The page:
Hong Kong Court rejects wide-ranging challenge to arbitral award

As put by Mimmie Chan J of Hong Kong, “it appears that arbitration and litigation have become a game of buying time and competing in resources”. Recourse which arbitration parties have to the supervisory Court of the arbitral seat is not:

“…intended to afford them with an opportunity to ask the Court after the event to go through the award with a fine-tooth comb, to look for defects and imperfections under the guise that the tribunal had failed to act in accordance with its remit or the agreed procedure. Nor is any party entitled to rehearse once again before the Court arguments already made before the tribunal, or have different counsel reargue its case with a different focus, in the hope that the Court may be persuaded to come to a different conclusion”.

On 27 February 2024, the Hong Kong Court of First Instance published the reasoned decision of Mimmie Chan J in CNG v G & G [2024] HKCFI 575. The Court rejected a wide-ranging challenge to a Hong Kong-seated HKIAC award brought under Article 34 of the UNCITRAL Model Law (s. 81 of the Arbitration Ordinance). The judgment outlines the principles applicable to a variety of issues, including alleged failure by a tribunal to give reasons, parties’ right to a reasonable opportunity to present its case, and alleged failure to consider issues (infra petita).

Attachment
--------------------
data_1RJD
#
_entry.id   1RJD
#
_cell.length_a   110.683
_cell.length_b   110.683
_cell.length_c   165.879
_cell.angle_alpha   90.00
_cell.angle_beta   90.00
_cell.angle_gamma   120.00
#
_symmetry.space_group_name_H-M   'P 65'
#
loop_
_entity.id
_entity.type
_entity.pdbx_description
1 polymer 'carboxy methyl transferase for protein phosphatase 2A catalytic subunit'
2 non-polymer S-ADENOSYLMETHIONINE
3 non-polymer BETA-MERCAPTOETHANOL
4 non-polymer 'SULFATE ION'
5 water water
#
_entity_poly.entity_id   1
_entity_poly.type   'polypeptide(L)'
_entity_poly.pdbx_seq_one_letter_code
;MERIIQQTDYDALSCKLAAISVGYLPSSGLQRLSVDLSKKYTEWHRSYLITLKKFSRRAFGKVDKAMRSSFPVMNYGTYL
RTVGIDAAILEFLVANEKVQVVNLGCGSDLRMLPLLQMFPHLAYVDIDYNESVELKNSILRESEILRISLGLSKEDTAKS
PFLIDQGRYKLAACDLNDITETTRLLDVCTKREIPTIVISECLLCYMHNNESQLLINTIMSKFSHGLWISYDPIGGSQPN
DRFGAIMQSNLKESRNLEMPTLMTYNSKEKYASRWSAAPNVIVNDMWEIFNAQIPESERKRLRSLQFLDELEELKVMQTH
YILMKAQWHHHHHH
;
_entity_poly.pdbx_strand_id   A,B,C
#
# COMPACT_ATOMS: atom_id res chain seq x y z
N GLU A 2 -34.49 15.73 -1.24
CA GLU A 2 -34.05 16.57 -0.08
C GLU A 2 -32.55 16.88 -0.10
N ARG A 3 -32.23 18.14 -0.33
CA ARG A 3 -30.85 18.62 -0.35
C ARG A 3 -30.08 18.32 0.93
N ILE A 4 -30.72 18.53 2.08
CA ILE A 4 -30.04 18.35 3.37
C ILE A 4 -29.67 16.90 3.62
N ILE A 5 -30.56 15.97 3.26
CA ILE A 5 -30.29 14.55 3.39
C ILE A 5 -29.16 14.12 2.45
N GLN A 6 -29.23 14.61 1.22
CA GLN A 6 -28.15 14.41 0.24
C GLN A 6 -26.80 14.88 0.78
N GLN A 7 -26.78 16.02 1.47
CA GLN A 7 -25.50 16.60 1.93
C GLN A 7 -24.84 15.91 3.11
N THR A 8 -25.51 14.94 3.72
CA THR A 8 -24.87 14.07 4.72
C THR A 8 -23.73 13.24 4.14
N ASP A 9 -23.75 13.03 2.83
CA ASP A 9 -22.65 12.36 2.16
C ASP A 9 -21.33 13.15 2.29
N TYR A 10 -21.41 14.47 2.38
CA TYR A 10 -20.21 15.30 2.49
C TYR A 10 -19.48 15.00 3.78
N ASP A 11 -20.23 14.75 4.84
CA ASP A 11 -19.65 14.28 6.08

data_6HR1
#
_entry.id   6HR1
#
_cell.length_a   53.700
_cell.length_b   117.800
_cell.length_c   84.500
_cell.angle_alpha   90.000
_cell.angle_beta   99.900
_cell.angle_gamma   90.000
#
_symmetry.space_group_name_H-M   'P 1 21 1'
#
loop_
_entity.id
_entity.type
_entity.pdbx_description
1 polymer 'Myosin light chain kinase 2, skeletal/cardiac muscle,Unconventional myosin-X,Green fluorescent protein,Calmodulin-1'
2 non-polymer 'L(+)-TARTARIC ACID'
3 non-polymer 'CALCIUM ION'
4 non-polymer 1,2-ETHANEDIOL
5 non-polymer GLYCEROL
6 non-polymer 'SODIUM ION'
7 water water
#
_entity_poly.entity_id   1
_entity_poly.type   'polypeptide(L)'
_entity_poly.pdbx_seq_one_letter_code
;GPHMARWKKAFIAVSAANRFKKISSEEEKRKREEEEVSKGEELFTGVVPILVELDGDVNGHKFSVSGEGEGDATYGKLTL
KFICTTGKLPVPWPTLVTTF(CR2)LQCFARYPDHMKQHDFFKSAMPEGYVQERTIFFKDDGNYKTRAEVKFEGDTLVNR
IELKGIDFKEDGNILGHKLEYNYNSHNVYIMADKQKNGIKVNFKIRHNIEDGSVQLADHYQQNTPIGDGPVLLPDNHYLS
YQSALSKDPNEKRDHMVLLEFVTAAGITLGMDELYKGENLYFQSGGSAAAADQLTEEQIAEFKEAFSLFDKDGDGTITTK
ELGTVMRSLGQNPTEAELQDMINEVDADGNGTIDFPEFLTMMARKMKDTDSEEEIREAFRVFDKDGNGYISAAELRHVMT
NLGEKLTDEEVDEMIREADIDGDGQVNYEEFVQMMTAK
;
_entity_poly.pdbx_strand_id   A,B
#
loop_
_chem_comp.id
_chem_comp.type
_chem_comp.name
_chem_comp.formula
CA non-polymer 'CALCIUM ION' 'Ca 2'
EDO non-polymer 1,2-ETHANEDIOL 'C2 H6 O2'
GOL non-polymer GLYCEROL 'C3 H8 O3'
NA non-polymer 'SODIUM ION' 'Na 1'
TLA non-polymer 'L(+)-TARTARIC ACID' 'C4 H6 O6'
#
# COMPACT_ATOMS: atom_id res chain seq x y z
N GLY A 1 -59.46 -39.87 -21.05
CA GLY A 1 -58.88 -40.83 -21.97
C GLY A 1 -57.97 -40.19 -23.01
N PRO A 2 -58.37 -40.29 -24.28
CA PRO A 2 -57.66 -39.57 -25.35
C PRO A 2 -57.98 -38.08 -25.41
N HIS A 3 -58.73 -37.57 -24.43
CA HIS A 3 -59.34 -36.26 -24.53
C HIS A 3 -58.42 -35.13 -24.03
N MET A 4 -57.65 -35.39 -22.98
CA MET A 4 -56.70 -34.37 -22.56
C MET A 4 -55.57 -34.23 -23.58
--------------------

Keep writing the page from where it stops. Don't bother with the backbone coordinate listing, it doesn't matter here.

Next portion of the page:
The following comments may be of particular interest:

1. As regards purported failure to give reasons/deal with issues: “A long, prolix judgment or award does not mean that it must contain sound reasoning or analysis of an issue or the decision made. A short document likewise cannot indicate that there is no good reasoning or answer to the issues raised for decision”. Moreover, agreed lists of issues are “not an exam paper with compulsory questions for the tribunal to answer them all”.

2. As regards inferences that there have been such failures, the Court reaffirmed the applicable threshold: “[a]ny inference can only be drawn if it is shown that the inference is ‘clear and virtually inescapable’”.

3. As regards procedural decisions, it is not the role of the Court to “descend to a level of reviewing the minutiae of the procedure…The Tribunal is obviously in the best position to decide on the most appropriate and fair manner of proceeding”. Further, “What the court seeks to enforce and protect is a standard of due process which can satisfy basic minimum requirements and are generally accepted as essential to a fair hearing”.

The judgment also has particular relevance for arbitration parties faced with potential waiver of procedural objections, where they fail to raise such objections or seek adjournment of the arbitration.

The ‘G Parties’ were represented by Ali Malek KC, instructed by Gibson Dunn & Crutcher. Ali was granted ad hoc admission in Hong Kong and appeared with Benjamin Yu SC and Danny Tang. Ali and Judy Fu represent the ‘G Parties’ in the underlying arbitration, which is ongoing, together with Peter de Verneuil Smith KC and Victor Steinmetz.

A copy of the judgment is available here.

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